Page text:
/*** CGl::CGl actions #quick ***/
m_ColorMode = CNormal::Instance();

Use the following code to keep track of a stack of colors, and the number of times LockColor is called:


/*** CGl private props #quick ***/
int lockLevel;
CObList colorList; // Used for implementing a stack

PushColor and PopColor do nothing in Locked mode, but must maintain the stack of colors and set the current color in Normal mode:


%ABCDerivedClassMethod(CLocked,PushColor)
%ABCDerivedClassMethod(CLocked,PopColor)

%ABCDerivedClassMethod(CNormal,PushColor) /*** CNormal::PushColor actions #quick ***/ pC->colorList.AddHead(new CColor(color)); glColor3d(color.R(),color.G(),color.B());

%ABCDerivedClassMethod(CNormal,PopColor) /*** CNormal::PopColor actions #quick ***/ delete pC->colorList.RemoveHead(); CColor * pColor = (CColor *) pC->colorList.GetHead(); glColor3d(pColor->R(),pColor->G(),pColor->B());

LockColor switches modes and initiates the lockLevel to 1 (if in Normal mode) and increments the lockLevel (if in Locked mode):


%ABCDerivedClassMethod(CNormal,LockColor)
/*** CNormal::LockColor actions #quick ***/
pC->lockLevel = 1;
pC->m_ColorMode = CLocked::Instance();


%ABCDerivedClassMethod(CLocked,LockColor)
/*** CLocked::LockColor actions #quick ***/
pC->lockLevel++;

UnlockColor should decrement the lockLevel and change mode if it reaches zero while in Locked mode, and assert if in Normal mode:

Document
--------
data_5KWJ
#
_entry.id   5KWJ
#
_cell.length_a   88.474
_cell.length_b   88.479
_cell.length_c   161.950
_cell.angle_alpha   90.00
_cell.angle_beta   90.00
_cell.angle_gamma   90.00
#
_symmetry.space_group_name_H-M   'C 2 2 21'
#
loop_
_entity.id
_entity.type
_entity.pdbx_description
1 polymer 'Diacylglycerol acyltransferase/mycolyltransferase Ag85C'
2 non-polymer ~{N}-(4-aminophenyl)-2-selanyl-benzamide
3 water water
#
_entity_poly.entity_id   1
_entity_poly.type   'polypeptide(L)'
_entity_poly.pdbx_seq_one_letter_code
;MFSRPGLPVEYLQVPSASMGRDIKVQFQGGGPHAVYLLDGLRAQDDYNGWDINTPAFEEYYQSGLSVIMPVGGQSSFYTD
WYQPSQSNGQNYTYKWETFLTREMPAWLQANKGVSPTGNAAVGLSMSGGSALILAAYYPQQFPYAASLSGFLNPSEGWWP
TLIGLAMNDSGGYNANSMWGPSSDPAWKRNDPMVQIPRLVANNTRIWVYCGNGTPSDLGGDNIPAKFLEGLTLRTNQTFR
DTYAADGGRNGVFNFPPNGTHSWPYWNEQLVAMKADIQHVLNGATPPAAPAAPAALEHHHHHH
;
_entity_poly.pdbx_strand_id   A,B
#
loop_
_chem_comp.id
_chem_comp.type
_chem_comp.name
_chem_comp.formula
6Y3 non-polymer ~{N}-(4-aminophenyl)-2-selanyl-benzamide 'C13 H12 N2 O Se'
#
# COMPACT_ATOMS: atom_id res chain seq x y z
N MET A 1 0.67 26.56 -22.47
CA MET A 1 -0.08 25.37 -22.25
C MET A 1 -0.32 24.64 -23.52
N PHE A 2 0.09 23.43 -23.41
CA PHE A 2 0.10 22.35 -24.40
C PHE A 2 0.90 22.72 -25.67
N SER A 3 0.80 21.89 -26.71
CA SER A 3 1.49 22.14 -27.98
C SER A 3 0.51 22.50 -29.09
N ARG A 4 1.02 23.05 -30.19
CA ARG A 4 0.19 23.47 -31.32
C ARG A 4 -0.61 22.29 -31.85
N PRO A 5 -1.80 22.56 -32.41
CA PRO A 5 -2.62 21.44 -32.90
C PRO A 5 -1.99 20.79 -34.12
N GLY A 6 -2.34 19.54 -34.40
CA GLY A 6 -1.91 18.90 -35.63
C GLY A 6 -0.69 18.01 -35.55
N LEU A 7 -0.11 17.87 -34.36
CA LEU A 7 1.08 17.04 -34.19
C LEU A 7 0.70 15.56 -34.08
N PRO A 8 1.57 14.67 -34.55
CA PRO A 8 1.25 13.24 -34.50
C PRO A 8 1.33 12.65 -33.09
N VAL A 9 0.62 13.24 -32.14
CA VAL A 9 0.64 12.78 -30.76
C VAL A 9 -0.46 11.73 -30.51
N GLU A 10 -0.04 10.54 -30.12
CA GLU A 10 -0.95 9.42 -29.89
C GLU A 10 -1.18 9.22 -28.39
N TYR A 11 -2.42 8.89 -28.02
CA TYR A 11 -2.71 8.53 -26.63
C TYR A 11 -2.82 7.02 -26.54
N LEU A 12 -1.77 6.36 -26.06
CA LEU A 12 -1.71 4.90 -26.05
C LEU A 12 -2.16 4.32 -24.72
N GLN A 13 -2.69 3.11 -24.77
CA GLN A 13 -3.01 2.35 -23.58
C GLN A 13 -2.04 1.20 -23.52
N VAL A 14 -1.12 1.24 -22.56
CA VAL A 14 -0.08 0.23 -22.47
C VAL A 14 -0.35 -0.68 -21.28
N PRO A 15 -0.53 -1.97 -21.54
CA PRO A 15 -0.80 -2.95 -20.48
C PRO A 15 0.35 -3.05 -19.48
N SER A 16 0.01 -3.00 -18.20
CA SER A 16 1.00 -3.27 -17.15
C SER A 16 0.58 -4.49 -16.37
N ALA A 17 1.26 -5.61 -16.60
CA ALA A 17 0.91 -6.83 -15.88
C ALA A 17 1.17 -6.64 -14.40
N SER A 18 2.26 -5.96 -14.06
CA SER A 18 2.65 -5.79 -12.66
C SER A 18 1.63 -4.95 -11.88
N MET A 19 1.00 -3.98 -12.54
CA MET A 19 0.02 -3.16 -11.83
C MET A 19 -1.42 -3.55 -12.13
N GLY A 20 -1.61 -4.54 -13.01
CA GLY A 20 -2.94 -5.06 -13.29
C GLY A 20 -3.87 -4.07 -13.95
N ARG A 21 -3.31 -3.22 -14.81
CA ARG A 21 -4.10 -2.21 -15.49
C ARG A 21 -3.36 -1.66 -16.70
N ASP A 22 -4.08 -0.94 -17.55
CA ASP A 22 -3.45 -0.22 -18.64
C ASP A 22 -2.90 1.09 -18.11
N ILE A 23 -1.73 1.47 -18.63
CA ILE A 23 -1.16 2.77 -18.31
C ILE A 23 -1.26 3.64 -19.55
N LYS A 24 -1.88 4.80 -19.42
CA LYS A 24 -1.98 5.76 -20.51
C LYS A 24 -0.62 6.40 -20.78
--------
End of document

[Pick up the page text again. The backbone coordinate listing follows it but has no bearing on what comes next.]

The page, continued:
%ABCDerivedClassMethod(CNormal,UnlockColor)
/*** CNormal::UnlockColor actions #quick ***/
ASSERT(0);

%ABCDerivedClassMethod(CLocked,UnlockColor) /*** CLocked::UnlockColor actions #quick ***/ pC->lockLevel--; if(pC->lockLevel == 0){ pC->m_ColorMode = CNormal::Instance(); }

Now you need to to reflect these functions out to the CGl class:


%Method(CGl,public,,void,PushColor,const CColor & c)
/*** CGl::PushColor actions #quick ***/
m_ColorMode->PushColor(this,c);

%Method(CGl,public,,void,PopColor,) /*** CGl::PopColor actions #quick ***/ m_ColorMode->PopColor(this);

%Method(CGl,public,,void,LockColor,) /*** CGl::LockColor actions #quick ***/ m_ColorMode->LockColor(this);

%Method(CGl,public,,void,UnlockColor,) /*** CGl::UnlockColor actions #quick ***/ m_ColorMode->UnlockColor(this);

Conclusion

Traditional drawbacks to literate programming include:

  • Increased "distance" between the file you are creating and the results of compilation/testing. This is an inconvenience if your programming style includes frequent compilation.
  • Less powerful version control if you save source as a binary file (as with most modern word processors).
  • Loss of IDE features.

Still, you get a system that encourages and enables good source-code documentation and intuitive layout.

The concept of combining a macro processor with literate programming is very expressive. For C++, it surpasses the expressiveness of templates. It is also applicable to most other programming languages. Weaknesses are mainly related to the correctness of the extraction. For example, even if you incorrectly name a stub, you may not get a warning, and the resulting modules may still compile.

For more information on literate programming, see the comp.programming.literate FAQ at ftp://ftp.th-darmstadt.de/ pub/programming/literate-programming and the author's home page at http://home.sol.no/tts/sh.

DDJ

Listing One

#ifndef INCLUDE_glclass#define INCLUDE_glclass
#include <afxwin.h>
#include <gl.h>
#include "ccolor.hpp"
class CColorMode;


</p>
class CGl: public CObject{
public:
  friend class CLocked;
  friend class CNormal;
    CGl();
   void PushColor(const CColor & c);